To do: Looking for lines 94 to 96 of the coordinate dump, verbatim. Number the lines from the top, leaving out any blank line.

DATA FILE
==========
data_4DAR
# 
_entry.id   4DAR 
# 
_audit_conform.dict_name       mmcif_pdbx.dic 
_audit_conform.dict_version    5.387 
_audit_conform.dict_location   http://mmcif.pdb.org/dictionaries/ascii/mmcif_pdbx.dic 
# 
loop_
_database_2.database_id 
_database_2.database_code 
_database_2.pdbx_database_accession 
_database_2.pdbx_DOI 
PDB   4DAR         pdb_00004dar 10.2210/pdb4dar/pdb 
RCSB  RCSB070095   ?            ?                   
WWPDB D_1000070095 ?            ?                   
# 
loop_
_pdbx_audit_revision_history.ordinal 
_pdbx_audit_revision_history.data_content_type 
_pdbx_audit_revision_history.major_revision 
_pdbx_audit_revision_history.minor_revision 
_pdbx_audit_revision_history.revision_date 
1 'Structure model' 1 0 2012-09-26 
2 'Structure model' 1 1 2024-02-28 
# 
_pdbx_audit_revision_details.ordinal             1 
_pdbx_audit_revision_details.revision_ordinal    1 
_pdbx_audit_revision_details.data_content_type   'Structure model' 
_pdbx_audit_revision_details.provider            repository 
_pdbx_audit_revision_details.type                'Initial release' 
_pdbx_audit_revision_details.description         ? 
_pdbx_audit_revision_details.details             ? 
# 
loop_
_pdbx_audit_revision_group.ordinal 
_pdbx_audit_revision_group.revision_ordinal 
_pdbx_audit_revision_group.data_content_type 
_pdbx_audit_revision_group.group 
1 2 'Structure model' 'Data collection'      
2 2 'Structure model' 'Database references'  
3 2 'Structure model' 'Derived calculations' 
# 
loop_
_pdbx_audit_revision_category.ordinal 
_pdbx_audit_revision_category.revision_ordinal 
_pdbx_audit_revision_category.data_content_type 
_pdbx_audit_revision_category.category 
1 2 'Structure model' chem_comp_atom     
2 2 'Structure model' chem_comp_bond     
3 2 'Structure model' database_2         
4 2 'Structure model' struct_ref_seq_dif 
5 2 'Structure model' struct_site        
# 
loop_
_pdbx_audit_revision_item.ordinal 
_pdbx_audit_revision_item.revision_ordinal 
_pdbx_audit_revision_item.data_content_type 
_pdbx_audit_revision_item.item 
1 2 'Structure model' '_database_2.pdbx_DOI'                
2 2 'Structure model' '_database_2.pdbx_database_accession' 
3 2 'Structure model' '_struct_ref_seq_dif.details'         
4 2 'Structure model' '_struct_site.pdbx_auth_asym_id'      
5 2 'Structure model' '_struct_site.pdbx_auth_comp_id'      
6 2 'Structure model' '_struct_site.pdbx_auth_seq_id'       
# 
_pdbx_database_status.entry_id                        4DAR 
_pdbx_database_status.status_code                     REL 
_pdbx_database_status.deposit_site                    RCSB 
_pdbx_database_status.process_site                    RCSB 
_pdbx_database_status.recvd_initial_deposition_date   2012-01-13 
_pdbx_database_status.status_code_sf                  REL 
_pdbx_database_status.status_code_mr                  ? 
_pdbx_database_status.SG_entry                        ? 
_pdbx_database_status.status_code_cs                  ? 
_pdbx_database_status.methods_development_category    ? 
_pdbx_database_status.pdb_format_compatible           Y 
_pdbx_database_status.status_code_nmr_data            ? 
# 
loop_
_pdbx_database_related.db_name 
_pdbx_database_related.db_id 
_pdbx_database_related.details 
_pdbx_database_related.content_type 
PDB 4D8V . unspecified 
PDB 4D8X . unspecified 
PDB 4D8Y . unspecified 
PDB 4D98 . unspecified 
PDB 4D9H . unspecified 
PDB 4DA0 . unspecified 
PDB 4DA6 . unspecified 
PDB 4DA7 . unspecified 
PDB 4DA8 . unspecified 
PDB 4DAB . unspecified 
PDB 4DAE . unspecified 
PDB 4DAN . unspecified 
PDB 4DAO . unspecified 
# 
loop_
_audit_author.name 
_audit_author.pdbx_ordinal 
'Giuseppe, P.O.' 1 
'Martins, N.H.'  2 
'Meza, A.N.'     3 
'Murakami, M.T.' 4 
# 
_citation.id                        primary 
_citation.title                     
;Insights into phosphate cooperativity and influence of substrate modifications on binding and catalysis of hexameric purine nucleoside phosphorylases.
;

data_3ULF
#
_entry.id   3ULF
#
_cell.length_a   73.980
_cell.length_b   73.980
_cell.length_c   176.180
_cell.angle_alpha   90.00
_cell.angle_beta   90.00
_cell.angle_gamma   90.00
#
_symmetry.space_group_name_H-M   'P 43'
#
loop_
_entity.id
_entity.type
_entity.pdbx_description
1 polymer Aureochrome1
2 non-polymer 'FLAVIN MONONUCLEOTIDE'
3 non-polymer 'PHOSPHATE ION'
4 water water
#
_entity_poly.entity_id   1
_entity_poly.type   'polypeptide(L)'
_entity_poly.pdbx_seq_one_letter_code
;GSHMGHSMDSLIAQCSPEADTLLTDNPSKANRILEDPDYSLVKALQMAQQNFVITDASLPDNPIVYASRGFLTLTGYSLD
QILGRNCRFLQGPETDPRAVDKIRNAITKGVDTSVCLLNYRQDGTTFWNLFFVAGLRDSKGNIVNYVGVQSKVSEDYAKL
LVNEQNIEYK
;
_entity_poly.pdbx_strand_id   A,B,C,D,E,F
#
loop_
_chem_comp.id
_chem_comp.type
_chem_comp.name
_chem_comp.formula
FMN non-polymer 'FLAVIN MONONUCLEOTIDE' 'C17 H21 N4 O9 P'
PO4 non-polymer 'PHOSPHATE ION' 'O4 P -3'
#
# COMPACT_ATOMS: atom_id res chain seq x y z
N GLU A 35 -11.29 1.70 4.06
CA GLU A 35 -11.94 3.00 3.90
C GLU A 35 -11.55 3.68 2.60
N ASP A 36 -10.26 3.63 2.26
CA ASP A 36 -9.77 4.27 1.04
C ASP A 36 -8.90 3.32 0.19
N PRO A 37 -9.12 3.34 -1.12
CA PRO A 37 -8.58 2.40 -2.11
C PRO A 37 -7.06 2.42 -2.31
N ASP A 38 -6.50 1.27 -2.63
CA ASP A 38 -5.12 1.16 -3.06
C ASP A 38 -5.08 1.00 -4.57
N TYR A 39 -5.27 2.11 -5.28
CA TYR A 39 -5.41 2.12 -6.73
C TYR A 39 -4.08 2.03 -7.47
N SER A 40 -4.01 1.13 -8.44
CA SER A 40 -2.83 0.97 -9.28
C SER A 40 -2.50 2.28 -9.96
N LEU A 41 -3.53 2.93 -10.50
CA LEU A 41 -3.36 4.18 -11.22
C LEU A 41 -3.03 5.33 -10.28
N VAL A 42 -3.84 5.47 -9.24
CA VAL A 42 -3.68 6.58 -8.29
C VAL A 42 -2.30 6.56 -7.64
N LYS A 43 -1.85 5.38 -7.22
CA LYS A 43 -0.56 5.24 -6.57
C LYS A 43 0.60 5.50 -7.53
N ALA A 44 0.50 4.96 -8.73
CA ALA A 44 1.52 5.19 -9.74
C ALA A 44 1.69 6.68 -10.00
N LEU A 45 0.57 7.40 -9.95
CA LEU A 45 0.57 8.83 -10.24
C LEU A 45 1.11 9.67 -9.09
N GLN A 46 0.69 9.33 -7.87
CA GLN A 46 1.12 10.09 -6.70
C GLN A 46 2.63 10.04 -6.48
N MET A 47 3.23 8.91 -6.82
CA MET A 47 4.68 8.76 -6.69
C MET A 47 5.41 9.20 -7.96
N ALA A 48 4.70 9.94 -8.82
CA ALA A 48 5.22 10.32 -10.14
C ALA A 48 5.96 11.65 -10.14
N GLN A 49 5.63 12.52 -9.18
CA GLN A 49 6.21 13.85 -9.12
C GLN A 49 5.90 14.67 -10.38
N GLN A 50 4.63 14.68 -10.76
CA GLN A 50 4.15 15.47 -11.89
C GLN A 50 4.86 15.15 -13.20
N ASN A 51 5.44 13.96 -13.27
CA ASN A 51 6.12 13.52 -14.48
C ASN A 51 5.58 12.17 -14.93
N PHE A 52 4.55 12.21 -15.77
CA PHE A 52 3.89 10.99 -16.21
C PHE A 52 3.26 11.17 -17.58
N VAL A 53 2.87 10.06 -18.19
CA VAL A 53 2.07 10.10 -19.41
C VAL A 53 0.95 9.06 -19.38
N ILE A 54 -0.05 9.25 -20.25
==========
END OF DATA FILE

PDB 4DAB . unspecified 
PDB 4DAE . unspecified 
PDB 4DAN . unspecified 